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I am talking about Try ... Catch ex as Exception .... End Try

If I pass exception to Error Logger, shall I pass exception object (ex) or ex.ToString ? Would I lose any information by passing ex.ToString?

Basically I was arguing with my manager, that ex.ToString should be excatly the same as passing ex as an object. M I wrong or right ?

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Definitely you are wrong.. One more thing, never argue with your manager.. :D –  dotNETbeginner Oct 12 '12 at 15:02
Use strings at the very last stage where you want to diplay,print or log something. The logger should decide when and how to convert the exception to a string. –  Tim Schmelter Oct 12 '12 at 15:04
Haha .. well .. I said argue but I just argued very politely :D –  lawphotog Oct 12 '12 at 15:05
Thanks Tim .. now I understand but I am struggling to decide which one to pick as the answer :D –  lawphotog Oct 12 '12 at 15:06
@LaurenceNyein: If there are multiple answers that are equally good I generally sort by oldest and choose the first one that got posted. Its the fairest way to do it. Though of course +1 all the ones that you found helpful. –  Chris Oct 12 '12 at 15:08

4 Answers 4

up vote 4 down vote accepted

An exception object is different from calling .ToString() on the object itself. It depends on how much information you want to capture about the exception itself. If you just want the message, then calling .ToString() will be sufficient since that ends up giving you the message property from the exception object. The MSDN site lists different properties that belong to the base exception class. If you want to log any of these properties, then you will want the exception class and not just the message string.

Also note that different classes that inherit the base exception class provide additional information. As an example, the HttpException class provides additional properties. That information could be useful depending on what you need to see to troubleshoot.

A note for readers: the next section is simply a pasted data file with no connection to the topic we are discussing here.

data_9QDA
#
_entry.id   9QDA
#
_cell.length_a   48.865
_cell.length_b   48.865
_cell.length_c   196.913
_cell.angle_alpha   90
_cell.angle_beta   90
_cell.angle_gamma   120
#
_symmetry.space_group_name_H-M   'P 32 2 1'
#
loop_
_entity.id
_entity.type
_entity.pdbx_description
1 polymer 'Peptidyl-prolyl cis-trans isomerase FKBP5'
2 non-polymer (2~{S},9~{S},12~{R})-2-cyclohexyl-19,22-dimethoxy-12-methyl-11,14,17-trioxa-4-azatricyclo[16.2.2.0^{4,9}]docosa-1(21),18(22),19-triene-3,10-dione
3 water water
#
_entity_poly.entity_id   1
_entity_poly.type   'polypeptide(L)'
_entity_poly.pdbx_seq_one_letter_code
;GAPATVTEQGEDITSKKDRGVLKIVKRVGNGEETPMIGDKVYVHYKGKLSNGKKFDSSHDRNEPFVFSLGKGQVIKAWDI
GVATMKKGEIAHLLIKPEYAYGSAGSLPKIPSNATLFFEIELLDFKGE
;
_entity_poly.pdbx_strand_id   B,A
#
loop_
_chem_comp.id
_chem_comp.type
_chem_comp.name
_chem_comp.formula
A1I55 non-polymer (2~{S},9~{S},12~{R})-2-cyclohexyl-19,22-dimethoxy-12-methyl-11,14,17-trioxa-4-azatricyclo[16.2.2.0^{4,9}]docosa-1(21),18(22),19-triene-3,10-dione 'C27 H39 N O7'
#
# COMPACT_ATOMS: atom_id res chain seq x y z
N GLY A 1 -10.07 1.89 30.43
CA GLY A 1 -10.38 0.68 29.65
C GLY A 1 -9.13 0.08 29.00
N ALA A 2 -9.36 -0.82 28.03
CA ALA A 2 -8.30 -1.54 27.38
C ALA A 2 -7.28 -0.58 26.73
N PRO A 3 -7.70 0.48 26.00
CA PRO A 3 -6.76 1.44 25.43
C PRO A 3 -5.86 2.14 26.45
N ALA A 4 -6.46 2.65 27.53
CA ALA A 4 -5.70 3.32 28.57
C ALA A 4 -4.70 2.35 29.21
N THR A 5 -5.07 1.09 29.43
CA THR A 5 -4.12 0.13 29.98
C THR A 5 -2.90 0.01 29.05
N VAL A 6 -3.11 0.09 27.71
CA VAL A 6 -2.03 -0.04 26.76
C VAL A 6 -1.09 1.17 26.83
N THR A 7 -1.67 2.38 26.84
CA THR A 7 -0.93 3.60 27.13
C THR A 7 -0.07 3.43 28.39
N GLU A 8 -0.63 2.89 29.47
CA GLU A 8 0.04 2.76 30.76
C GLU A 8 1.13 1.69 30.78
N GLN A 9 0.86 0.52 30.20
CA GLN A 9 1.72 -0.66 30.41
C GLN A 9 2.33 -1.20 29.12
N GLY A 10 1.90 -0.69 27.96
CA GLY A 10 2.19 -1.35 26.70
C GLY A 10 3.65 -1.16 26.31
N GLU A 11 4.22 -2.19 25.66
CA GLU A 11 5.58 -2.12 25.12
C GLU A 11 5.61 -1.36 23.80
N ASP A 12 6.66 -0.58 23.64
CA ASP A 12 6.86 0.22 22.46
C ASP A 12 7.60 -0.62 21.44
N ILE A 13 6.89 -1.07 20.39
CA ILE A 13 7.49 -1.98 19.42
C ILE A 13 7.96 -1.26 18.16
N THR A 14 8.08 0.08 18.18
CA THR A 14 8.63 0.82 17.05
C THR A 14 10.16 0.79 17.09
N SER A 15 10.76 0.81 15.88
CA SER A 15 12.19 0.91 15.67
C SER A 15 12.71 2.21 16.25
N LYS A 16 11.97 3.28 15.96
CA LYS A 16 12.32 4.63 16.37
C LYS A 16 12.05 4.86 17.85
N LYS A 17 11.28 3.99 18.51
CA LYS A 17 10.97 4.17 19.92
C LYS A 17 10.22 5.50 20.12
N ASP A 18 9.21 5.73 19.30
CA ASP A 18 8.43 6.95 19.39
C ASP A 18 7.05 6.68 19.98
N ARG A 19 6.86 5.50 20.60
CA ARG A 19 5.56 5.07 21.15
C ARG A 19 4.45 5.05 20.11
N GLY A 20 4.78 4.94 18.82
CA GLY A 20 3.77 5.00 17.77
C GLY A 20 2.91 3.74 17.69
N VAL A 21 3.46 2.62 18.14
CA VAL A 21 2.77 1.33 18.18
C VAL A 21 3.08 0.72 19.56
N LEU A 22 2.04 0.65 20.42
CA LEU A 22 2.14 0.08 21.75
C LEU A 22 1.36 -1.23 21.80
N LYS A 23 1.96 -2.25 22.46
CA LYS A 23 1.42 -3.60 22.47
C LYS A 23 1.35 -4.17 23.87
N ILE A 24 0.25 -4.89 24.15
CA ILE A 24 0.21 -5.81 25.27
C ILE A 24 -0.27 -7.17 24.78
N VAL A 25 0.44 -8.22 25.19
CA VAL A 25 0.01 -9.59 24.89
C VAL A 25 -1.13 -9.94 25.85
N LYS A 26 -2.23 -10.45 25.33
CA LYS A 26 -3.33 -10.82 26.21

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One is an exception object, one is the string result of calling ToString on an exception object.

They are different types and have different information.

For logging purposes, there is little difference as the logger would normally call ToString on the exception object anyway.

However, it is better to centralize this - have the exception logger call ToString instead of doing this in every call site to the logger. It is more maintainable and opens you up for doing more things with the exceptions in the future if needed.

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An exception object will contain a lot more information than the result of the .ToString(). At the very least that information will be in a more useful format (ie you can get individual pieces easily).

If all you do in the logger is call exception.ToString() though without using anything else then currently it will be no real difference. However, passing the exception object is probably better for future proofing (ie if you start wanting some more properties of the exception).

For what its worth what ToString does is call the following overload passing true as the parameter:

Private Function ToString(ByVal needFileLineInfo As Boolean) As String
    Dim className As String
    Dim message As String = Me.Message
    If ((message Is Nothing) OrElse (message.Length <= 0)) Then
        className = Me.GetClassName
        className = (Me.GetClassName & ": " & message)
    End If
    If (Not Me._innerException Is Nothing) Then
        className = String.Concat(New String() { className, " ---> ", Me._innerException.ToString(needFileLineInfo), Environment.NewLine, "   ", Environment.GetRuntimeResourceString("Exception_EndOfInnerExceptionStack") })
    End If
    Dim stackTrace As String = Me.GetStackTrace(needFileLineInfo)
    If (Not stackTrace Is Nothing) Then
        className = (className & Environment.NewLine & stackTrace)
    End If
    Return className
End Function

As you can see it basically will output the class, message, innerexception.ToString() and stack trace.

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Exception object is different than .ToString(). It has vast variety of properties, also if you need to pass the message only, you can use Ex.Message;

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